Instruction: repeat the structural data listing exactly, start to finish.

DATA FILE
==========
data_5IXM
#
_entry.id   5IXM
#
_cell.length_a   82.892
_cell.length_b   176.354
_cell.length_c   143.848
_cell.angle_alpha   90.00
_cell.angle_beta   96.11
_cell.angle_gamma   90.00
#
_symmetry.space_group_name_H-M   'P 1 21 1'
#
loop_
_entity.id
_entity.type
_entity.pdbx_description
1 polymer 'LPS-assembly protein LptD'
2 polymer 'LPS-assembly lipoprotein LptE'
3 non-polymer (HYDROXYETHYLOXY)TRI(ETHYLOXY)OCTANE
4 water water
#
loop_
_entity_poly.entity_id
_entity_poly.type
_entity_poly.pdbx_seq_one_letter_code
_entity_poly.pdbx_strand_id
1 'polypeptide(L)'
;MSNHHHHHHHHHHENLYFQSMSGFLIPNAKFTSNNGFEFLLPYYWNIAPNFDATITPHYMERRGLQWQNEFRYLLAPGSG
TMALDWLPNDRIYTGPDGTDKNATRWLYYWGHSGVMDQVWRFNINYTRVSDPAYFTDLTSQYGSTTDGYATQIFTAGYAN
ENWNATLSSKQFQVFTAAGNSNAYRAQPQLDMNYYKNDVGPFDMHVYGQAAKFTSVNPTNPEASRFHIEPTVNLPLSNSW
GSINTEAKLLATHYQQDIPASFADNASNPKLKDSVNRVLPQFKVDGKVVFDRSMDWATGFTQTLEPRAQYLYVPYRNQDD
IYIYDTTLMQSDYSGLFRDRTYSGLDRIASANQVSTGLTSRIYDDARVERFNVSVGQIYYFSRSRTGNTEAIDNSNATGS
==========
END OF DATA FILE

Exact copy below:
data_5IXM
#
_entry.id   5IXM
#
_cell.length_a   82.892
_cell.length_b   176.354
_cell.length_c   143.848
_cell.angle_alpha   90.00
_cell.angle_beta   96.11
_cell.angle_gamma   90.00
#
_symmetry.space_group_name_H-M   'P 1 21 1'
#
loop_
_entity.id
_entity.type
_entity.pdbx_description
1 polymer 'LPS-assembly protein LptD'
2 polymer 'LPS-assembly lipoprotein LptE'
3 non-polymer (HYDROXYETHYLOXY)TRI(ETHYLOXY)OCTANE
4 water water
#
loop_
_entity_poly.entity_id
_entity_poly.type
_entity_poly.pdbx_seq_one_letter_code
_entity_poly.pdbx_strand_id
1 'polypeptide(L)'
;MSNHHHHHHHHHHENLYFQSMSGFLIPNAKFTSNNGFEFLLPYYWNIAPNFDATITPHYMERRGLQWQNEFRYLLAPGSG
TMALDWLPNDRIYTGPDGTDKNATRWLYYWGHSGVMDQVWRFNINYTRVSDPAYFTDLTSQYGSTTDGYATQIFTAGYAN
ENWNATLSSKQFQVFTAAGNSNAYRAQPQLDMNYYKNDVGPFDMHVYGQAAKFTSVNPTNPEASRFHIEPTVNLPLSNSW
GSINTEAKLLATHYQQDIPASFADNASNPKLKDSVNRVLPQFKVDGKVVFDRSMDWATGFTQTLEPRAQYLYVPYRNQDD
IYIYDTTLMQSDYSGLFRDRTYSGLDRIASANQVSTGLTSRIYDDARVERFNVSVGQIYYFSRSRTGNTEAIDNSNATGS